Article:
Dandy & Dapper

PUBLISHED : Sunday, 19 June, 2011, 12:00am
UPDATED : Sunday, 19 June, 2011, 12:00am


I've had a rather frustrating experience looking for quality tree horns in Hong Kong (none of that online business works as I need to see and size them in person). I'm, of course, looking for wood not nasty plastic. I was sent all over town, from Wing On to Sogo, which I don't have to tell you is rather Dante-esque on a weekend afternoon. Please don't send me back there, but do steer me in the right direction.

Mr Dandy: Wow. Do people even use those things any more? My dad used to have some, but I don't see the point. Don't the good shoe brands have them?

Mr Dapper: Yes, they do. Church's, for example, has both the standard (HK$720; sized S, M or L) and the full heel forms (HK$1,130; size eight and up; recommended). They all come in the preferred cedar wood, which helps to absorb unwanted moisture while the shoe trees do their job of preserving the shape of your shoes. Yes, Dandy, it is important. Alfred Dunhill has beautiful full-form shoe trees for just HK$990, but it only carries a limited stock, so call first (Home of Alfred Dunhill, Prince's Building, Central, tel: 2524 3663). Fine custom shoemaker Mayer imports its Nico-brand versions from Germany (only HK$300; Mandarin Oriental hotel, 5 Connaught Road, Central, tel: 2524 3317). And, although I tend to eschew the allure of brands in favour of quality and value, I must admit Louis Vuitton has the ultimate; the LV wooden shoe trees are beautifully made, with an added tan leather strap to facilitate removal from the shoe (HK$1,850; Ocean Centre, Harbour City, Tsim Sha Tsui or Pacific Place, Admiralty, or The Landmark, Central; call the hotline for more locations: 8100 1182).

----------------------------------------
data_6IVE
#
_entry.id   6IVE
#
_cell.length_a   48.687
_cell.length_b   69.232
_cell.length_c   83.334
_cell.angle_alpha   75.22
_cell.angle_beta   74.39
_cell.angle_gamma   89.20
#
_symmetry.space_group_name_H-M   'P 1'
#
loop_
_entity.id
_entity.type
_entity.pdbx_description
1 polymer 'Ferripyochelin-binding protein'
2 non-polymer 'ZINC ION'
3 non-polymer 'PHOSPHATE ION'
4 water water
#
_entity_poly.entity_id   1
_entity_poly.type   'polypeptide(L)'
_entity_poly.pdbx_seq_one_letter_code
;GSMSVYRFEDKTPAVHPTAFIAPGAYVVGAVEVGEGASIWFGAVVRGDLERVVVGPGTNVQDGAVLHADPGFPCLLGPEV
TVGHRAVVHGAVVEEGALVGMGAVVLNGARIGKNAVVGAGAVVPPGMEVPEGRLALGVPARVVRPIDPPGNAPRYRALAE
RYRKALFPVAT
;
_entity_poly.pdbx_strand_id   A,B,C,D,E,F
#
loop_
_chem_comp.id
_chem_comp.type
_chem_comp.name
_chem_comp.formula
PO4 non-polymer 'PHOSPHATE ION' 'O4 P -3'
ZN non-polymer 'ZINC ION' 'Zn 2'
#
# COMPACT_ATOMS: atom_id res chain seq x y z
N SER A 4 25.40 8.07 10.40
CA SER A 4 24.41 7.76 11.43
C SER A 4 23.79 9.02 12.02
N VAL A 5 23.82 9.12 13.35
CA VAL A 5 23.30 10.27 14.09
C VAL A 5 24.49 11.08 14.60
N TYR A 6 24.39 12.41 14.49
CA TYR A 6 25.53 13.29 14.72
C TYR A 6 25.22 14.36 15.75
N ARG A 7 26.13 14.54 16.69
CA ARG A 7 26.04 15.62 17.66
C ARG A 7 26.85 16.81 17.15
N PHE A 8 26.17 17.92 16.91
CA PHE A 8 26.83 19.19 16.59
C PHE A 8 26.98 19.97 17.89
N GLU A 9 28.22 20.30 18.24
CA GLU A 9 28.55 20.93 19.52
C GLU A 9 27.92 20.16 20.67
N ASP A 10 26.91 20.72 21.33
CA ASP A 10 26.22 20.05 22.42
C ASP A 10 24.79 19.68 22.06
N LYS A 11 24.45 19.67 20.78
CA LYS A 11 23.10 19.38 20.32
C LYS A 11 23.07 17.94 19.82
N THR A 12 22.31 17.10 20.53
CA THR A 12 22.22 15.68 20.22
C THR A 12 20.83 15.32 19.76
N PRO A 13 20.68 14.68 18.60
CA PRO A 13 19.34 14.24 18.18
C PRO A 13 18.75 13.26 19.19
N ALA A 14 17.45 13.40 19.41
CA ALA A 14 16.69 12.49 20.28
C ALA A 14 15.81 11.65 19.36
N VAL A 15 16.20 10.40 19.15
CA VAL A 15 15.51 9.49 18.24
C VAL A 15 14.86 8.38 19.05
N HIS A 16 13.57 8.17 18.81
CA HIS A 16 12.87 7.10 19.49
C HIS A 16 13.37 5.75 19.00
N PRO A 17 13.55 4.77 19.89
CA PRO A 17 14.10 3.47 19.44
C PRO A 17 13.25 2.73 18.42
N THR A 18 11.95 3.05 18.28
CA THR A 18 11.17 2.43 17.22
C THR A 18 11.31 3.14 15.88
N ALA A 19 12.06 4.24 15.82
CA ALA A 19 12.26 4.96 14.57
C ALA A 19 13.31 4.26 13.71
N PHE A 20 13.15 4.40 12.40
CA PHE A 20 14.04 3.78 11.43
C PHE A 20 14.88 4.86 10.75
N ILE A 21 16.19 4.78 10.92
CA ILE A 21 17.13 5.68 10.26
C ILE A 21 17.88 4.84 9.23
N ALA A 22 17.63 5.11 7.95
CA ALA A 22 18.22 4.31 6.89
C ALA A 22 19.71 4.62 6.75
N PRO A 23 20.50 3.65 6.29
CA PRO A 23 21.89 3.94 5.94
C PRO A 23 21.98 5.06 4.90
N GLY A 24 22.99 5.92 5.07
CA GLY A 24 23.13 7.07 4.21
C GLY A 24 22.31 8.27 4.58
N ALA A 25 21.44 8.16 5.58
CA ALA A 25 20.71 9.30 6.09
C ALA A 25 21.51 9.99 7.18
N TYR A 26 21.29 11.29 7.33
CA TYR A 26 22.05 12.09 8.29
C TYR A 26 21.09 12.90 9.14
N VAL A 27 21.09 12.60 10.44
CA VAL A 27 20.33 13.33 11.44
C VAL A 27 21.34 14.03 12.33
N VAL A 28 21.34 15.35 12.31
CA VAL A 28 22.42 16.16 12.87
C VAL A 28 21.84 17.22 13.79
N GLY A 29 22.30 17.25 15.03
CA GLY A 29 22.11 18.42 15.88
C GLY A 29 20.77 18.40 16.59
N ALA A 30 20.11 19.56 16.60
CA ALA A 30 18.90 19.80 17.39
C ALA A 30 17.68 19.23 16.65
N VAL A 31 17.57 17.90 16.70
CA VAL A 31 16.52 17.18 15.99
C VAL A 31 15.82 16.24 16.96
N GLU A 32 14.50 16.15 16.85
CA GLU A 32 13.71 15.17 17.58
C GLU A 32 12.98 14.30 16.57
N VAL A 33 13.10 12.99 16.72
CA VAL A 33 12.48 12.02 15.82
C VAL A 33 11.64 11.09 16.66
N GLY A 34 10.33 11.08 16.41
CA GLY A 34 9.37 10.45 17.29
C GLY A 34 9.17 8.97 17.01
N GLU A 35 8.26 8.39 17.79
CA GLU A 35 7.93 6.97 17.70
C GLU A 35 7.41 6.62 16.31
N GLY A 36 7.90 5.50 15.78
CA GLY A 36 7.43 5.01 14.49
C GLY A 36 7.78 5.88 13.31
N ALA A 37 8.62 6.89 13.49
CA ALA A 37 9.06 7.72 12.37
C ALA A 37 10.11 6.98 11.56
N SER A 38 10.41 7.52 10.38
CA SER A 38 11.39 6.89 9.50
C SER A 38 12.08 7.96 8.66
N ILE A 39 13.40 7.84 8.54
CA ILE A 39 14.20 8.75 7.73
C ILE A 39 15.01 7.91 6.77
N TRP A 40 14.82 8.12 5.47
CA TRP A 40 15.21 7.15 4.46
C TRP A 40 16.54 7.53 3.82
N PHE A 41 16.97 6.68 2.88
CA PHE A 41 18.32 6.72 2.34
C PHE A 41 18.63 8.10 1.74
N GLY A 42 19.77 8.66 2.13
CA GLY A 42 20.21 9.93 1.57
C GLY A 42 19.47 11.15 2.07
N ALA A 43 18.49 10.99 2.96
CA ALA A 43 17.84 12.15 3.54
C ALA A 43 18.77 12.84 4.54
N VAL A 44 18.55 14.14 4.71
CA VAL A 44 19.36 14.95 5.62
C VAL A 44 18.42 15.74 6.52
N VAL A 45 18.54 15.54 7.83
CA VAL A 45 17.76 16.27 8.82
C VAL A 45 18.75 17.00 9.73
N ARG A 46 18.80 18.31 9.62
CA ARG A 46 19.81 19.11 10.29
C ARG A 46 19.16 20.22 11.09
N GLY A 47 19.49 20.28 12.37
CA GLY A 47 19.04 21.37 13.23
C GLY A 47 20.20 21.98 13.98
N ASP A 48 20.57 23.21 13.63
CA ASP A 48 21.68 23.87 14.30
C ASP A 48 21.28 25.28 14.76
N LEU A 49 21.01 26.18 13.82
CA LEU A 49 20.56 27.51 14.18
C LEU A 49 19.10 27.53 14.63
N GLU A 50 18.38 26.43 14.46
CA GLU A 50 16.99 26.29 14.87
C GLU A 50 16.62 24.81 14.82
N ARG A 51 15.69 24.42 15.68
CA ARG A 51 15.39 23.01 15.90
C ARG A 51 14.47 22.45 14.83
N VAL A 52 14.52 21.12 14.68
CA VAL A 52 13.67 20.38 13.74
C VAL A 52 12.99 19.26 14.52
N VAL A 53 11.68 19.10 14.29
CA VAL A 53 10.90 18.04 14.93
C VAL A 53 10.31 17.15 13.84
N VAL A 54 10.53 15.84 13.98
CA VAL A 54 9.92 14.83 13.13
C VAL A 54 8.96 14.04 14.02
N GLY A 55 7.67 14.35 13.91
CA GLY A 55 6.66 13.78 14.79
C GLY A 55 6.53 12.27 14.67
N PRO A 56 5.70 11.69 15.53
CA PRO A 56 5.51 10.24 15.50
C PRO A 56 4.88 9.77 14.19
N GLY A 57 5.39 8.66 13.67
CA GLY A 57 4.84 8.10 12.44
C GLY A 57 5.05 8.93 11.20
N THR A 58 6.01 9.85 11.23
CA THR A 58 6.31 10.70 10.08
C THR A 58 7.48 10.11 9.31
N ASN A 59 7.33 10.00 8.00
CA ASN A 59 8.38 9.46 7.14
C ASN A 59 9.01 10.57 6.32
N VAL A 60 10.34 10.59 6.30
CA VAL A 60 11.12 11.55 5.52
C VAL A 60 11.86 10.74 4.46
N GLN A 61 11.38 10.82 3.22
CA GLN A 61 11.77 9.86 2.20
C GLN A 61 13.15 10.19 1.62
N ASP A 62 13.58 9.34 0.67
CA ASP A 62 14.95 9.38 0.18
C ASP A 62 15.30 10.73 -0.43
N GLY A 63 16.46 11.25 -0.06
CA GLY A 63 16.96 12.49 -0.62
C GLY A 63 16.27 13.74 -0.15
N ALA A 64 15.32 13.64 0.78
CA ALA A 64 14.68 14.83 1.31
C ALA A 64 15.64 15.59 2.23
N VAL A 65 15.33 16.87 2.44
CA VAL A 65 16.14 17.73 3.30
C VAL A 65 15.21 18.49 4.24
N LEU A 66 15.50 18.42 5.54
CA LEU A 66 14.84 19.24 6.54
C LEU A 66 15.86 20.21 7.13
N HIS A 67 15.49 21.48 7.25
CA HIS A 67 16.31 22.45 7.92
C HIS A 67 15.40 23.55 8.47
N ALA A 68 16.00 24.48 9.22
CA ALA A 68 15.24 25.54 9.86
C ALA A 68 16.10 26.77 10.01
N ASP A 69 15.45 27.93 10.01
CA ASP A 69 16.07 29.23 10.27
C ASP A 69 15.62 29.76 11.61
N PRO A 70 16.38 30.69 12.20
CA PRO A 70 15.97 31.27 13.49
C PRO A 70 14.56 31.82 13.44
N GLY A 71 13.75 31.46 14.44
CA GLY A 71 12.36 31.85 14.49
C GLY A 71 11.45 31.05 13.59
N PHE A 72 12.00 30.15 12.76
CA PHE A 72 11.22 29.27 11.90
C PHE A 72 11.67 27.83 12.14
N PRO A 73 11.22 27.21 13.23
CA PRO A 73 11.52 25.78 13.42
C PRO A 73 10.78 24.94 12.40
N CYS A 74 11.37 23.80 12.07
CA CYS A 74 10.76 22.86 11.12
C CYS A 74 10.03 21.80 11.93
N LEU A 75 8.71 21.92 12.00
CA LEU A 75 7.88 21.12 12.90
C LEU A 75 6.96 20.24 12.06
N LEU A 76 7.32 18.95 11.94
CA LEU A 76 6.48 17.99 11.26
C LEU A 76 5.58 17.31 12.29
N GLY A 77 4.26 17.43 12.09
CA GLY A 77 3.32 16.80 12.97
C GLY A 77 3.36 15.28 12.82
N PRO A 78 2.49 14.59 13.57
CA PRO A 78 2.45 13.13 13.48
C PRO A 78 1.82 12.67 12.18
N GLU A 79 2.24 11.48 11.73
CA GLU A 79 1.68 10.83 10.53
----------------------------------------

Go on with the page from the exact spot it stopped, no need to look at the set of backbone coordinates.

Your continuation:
Where can I get some of those summery striped trousers?

Mr Dapper: You mean seersucker trousers, right? Easy. (And by that, I mean, duh. It should be obvious.) Just head to Brooks Brothers, which usually stocks the summer-essential, light cotton fabric at this time of year (HK$890; Prince's Building, tel: 2523 3366). You might be interested to know that 'seersucker' is a colonial term from India, which originated in Persia. It means 'milk and sugar' and describes the material's textured surface. Are we done?

Mr Dandy: Done? Not by a long shot. There are far too many great trousers out there to stop so soon. Our reader said 'striped', and I like the very thick awning-worthy stripes, as seen on the chic Jean Paul Gaultier versions (Pacific Place, tel: 2918 0374). The genius blue and white ones by Opening Ceremony have wide bands that go horizontally instead of the usual vertical (HK$2,400; Lane Crawford, Pacific Place, tel: 2118 3668). It has them in beige and white, too. I also love Dries Van Noten's trousers in pencil-thin blue and white stripes (HK$6,600; Lane Crawford), with a beige tape along the waistband. Or check out Comme des Garcons' selection, from cool thicker stripes (HK$5,000; I.T, Pacific Place, tel: 2918 0667), to trendy cuts of more casual striped denim (HK$2,600). Last but not least, I have tell you, if you were thinking of seersucker all along, then forget the predictable old blue and white and see what Hermes has in store. You'll find awesome variations on the theme in green and grey, or brown and grey (HK$4,500; The Galleria, Central, tel: 2525 5900).

Got a question for Dandy & Dapper? E-mail them at: dandyndapper@scmp.com